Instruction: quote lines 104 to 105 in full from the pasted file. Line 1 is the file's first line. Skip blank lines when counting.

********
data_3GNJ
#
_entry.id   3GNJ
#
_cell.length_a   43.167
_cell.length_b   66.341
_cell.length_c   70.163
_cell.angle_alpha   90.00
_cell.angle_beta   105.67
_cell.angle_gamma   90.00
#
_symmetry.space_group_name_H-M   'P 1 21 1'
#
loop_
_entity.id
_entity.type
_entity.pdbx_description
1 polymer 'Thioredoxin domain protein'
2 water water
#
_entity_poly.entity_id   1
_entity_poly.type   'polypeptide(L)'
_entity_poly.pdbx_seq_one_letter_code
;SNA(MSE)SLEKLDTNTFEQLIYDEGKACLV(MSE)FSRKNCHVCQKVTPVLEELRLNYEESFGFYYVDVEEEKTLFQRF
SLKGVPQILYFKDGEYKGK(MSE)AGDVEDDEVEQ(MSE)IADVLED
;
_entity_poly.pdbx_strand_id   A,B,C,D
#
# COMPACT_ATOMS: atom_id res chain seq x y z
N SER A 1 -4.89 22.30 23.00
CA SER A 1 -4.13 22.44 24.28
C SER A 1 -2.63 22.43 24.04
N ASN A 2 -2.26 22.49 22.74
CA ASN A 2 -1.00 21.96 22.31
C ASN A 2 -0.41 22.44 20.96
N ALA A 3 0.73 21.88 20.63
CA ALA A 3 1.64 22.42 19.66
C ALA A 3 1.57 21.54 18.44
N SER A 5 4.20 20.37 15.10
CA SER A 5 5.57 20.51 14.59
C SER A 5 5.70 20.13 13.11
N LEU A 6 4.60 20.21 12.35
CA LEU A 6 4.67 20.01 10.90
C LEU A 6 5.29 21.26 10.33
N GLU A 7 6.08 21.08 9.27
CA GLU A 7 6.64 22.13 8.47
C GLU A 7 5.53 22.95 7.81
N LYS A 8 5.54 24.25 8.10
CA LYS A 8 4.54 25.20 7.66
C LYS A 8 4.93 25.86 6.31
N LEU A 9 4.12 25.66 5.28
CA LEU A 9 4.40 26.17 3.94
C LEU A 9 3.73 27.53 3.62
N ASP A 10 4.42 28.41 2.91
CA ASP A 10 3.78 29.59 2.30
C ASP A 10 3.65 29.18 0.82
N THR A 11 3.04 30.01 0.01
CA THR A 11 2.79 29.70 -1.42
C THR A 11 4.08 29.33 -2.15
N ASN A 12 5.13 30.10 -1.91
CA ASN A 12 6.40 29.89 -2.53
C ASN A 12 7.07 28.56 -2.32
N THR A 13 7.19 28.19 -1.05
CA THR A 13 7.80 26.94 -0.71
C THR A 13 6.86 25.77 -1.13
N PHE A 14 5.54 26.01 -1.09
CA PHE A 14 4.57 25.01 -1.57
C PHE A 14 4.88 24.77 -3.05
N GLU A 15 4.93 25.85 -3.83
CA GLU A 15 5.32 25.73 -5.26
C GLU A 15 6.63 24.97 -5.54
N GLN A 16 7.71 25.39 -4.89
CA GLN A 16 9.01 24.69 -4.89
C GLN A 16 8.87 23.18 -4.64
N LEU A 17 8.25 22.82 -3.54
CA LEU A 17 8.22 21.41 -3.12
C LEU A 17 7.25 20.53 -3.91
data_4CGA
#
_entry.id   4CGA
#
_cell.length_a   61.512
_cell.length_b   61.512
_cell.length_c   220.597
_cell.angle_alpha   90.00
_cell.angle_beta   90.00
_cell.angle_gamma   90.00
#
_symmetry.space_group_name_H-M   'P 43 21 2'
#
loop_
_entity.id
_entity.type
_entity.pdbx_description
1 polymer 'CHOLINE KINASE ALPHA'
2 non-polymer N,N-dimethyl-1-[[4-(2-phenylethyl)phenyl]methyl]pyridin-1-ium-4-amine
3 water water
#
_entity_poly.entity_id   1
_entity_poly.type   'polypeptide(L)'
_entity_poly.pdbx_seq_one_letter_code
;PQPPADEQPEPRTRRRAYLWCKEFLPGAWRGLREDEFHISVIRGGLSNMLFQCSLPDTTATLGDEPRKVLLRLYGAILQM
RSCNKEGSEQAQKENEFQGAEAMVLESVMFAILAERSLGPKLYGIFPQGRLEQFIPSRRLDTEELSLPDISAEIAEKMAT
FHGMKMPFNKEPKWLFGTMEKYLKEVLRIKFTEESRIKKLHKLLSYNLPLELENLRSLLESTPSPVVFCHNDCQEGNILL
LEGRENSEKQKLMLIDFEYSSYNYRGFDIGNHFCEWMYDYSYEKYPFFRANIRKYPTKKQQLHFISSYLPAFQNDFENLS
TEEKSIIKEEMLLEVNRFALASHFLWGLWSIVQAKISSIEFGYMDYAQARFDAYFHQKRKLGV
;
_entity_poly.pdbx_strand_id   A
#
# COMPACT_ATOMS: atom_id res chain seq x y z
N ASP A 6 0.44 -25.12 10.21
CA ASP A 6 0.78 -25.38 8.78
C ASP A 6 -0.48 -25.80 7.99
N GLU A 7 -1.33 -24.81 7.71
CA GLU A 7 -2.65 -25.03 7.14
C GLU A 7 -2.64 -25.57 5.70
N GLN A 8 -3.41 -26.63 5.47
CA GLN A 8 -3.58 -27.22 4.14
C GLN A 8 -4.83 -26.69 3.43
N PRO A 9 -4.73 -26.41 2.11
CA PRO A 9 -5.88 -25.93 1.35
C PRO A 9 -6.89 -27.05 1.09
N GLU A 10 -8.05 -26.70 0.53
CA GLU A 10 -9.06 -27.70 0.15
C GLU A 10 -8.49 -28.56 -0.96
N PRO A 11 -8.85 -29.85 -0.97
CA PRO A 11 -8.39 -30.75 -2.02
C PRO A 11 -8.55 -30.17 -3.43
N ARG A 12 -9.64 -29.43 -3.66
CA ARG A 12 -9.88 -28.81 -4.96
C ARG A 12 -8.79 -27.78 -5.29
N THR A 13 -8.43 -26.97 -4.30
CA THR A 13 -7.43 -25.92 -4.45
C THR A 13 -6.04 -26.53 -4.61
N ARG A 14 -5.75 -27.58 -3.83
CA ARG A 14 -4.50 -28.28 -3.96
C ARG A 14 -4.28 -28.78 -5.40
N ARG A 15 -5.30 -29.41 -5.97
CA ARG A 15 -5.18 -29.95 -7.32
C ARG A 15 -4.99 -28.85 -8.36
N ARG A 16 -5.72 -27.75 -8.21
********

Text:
FHGMKMPFNKEPKWLFGTMEKYLKEVLRIKFTEESRIKKLHKLLSYNLPLELENLRSLLESTPSPVVFCHNDCQEGNILL
LEGRENSEKQKLMLIDFEYSSYNYRGFDIGNHFCEWMYDYSYEKYPFFRANIRKYPTKKQQLHFISSYLPAFQNDFENLS